Featured Columns

TSCA on Hydraulic Fracturing: Gateway to New Federal Rules?

Michael L. Krancer, Margaret Anne Hill and Frank L. Tamulonis III | September 19, 2014

Historically, states have taken the lead in regulating oil and gas development given the states' primary interest in securing rational oil and gas development in their own boundaries. Hydraulic fracturing—a 60-year-old technology used for oil and gas development—is a temporary process of pumping fluids underground for the purpose of extraction of natural gas or oil from deep formations lying 5,000 to 8,000 feet or more below the surface. Fresh groundwater is located from about less than 600 feet below the surface. Hydraulic fracturing has been practiced routinely for decades by operators in many states, including New York.

In-House Counsel

  • Preventing the Leak of Embarrassing Information Online

    By Hayes Hunt and Jillian R. Thornton

    You are general counsel to a company, and your CEO steps into your office, clutching his iPhone in one hand and wiping sweat from his brow with the other, and tells you that a compromising photograph of him was stolen from his phone and posted online. You start thinking not if, but when, shareholders will discover this embarrassment, how much it will cost the company and what legal action to take.

  • The Rise and Risk of Obstructionist Discovery Tactics

    By Hayes Hunt and Arthur P. Fritzinger

    With fewer trials and an increasing focus on using the discovery process to leverage a favorable settlement or resolution, it is common for litigation counsel to be obstructionist during discovery. For example, counsel may interpose depositions with unwarranted boilerplate objections or subtly (or not so subtly) coach the witness by clarifying or commenting on the pending question. While such conduct is often ignored, it has contributed to rising litigation costs throughout the last decade and, as a sanctions order issued at the end of July by a federal judge in the Northern District of Iowa demonstrates, it can severely diminish counsel's credibility before the trial judge. In light of the impact that discovery tactics can have on the cost and success of litigation, it is increasingly important for general counsel to set clear expectations when retaining attorneys to represent the company in litigation.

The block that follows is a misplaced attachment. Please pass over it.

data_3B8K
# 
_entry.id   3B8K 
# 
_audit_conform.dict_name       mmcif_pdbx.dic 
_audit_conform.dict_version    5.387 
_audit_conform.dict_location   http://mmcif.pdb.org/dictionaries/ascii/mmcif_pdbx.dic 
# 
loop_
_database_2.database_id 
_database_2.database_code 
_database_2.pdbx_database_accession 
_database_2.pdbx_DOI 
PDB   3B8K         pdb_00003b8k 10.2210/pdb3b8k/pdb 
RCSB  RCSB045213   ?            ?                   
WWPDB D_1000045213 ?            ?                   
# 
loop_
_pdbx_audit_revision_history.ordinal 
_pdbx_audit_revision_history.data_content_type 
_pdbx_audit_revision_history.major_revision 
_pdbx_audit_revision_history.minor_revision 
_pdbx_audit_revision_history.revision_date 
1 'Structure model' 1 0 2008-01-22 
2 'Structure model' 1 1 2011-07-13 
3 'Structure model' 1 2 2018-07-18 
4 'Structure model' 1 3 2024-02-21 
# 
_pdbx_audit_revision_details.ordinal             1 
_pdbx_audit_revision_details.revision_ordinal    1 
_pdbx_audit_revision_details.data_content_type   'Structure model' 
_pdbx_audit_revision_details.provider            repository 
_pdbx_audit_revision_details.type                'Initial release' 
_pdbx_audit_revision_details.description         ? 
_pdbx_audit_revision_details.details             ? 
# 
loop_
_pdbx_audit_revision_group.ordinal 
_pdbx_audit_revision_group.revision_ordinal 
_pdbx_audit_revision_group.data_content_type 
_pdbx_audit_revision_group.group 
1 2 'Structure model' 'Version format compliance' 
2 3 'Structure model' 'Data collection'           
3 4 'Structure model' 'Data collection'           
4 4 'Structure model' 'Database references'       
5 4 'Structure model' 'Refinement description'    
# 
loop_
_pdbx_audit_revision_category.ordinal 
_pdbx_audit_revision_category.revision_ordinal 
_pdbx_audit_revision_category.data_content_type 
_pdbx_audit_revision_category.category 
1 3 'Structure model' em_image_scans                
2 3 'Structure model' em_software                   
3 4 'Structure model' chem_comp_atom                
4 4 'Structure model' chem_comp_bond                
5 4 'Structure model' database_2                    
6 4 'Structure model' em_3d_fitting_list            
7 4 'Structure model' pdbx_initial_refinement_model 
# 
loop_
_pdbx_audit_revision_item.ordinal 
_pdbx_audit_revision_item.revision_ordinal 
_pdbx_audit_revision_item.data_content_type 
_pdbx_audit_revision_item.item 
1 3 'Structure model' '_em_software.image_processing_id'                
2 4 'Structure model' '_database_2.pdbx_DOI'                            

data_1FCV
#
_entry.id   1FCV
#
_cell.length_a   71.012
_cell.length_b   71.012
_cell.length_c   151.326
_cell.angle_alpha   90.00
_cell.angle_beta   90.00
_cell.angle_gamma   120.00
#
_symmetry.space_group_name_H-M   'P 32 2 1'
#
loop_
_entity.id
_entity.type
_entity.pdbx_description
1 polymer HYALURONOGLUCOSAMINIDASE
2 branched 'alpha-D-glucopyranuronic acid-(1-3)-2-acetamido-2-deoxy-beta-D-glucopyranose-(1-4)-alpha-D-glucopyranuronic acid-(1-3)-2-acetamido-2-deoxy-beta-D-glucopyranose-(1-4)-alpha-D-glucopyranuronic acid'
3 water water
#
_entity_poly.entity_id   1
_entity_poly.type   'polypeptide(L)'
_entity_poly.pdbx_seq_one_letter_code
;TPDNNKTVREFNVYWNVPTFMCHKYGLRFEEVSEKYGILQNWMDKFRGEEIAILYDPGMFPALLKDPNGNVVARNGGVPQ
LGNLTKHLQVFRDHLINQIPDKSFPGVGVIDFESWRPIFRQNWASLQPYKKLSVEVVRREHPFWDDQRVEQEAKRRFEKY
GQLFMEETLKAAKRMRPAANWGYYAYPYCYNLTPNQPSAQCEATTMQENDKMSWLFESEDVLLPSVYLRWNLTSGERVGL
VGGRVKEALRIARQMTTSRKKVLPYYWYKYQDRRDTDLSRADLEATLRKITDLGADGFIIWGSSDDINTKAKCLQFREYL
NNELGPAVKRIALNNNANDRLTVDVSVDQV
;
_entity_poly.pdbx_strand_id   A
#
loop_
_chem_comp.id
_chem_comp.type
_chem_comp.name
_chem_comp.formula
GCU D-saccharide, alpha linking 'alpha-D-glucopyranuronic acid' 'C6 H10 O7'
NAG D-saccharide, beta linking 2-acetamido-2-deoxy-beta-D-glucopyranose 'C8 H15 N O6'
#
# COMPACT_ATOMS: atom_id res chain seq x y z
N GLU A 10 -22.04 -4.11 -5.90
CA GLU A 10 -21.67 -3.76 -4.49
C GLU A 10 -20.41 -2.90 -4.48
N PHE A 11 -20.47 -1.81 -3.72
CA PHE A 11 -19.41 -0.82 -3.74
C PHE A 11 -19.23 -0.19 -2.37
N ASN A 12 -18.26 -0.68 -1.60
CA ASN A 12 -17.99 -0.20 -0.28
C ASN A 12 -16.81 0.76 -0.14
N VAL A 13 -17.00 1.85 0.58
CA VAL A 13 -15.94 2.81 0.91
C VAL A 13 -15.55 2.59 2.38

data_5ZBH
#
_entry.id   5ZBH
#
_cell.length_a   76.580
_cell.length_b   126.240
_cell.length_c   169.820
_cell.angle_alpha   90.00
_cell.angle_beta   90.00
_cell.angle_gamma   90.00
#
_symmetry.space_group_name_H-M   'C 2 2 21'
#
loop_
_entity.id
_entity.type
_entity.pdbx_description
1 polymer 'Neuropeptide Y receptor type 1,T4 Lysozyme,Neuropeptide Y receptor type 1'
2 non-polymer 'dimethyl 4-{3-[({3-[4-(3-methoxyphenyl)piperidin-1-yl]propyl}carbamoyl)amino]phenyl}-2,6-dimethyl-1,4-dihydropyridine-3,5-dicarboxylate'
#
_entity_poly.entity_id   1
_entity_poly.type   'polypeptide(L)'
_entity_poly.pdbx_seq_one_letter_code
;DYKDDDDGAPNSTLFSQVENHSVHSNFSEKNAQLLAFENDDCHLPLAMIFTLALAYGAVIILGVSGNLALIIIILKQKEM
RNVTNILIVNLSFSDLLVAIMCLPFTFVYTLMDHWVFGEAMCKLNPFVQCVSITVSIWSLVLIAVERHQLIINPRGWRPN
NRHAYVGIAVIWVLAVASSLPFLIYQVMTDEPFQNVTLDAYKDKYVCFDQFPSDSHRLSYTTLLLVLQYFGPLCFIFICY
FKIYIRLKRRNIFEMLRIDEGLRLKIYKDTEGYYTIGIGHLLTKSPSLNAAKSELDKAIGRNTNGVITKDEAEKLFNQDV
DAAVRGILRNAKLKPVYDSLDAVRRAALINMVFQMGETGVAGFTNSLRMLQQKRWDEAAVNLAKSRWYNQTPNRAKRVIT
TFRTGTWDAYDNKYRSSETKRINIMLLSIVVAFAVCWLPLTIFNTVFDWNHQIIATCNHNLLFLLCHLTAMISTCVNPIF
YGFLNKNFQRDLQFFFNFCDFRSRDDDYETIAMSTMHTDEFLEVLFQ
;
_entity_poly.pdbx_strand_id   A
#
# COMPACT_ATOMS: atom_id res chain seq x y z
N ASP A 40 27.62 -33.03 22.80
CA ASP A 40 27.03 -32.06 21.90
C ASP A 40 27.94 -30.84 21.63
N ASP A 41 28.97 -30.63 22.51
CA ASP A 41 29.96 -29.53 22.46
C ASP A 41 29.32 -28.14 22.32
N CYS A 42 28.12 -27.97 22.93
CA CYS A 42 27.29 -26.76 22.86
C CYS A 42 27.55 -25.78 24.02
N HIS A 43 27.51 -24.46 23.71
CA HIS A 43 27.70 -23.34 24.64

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Young Lawyer

  • Three Steps for Finding an Ideal Job Fresh Out of Law School

    By Justin J. Koterba

    Searching for the right job has always been an integral part of law school. Sitting in front of your computer and applying to jobs is easy, but it rarely works. Employers want to protect their asset (the company or firm), and only want to hire someone who will go above and beyond for the job. And the only way they can judge a potential employee is to determine whether the prospect is willing (and able) to go above and beyond to get the job.

  • Get It Right the First Time: Making a Good Impression

    By Anthony M. Bottenfield

    It's that time of year: the unofficial start of fall, football season, back to school and the first day of work for many new attorneys. For some, this may be their first real job or at least their first full-time job working as an attorney in a law firm.

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Employment Law

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Business of Law

  • Slaying the Inertia Dragon to Reach Your Full Potential

    By Frank Michael D'Amore

    Actions and results define our careers. In some cases, we achieve resounding victories in winning a trial, closing a deal, landing a major client, or taking the mantle of leadership and driving a group, department or organization to great heights. At other times, we may have suffered defeats, but, in the process, learned valuable lessons that ultimately paved the way to future accomplishments.

  • Five Key Factors to Success in Cross-Selling Efforts

    By Frank Michael D'Amore

    Although some firms do quite well at cross-selling, it has become a Holy Grail for many others. In light of the difficulty of landing new clients, firms understandably see value in marketing additional services to existing customers. There should be lower hurdles to surmount with such clients, as they hopefully respect the firm, which makes the sales effort much easier.

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  • Will the Supreme Court Take a Stand on Standing in BP Case?

    By Abby L. Sacunas and Michael Melusky

    It is axiomatic that to certify a class, plaintiffs must show all members satisfy Article III standing and Rule 23 requirements. While federal courts "do not require each member of a class to submit evidence of personal standing, a class cannot be certified if it contains members who lack standing" to pursue the claim(s) asserted, according to Halvorson v. Auto Owners Insurance.

  • Ruling Shows Difficulty Establishing Arbitrator Partiality

    By Abraham J. Gafni

    Unlike judges, arbitrators are generally selected either by the disputants themselves or through a party-approved process. In such circumstances, it might be imagined that both partiality and correctness of decision would be subject to close judicial scrutiny. In fact, reviewing courts will rarely vacate arbitrators' awards on these bases.

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All Columns

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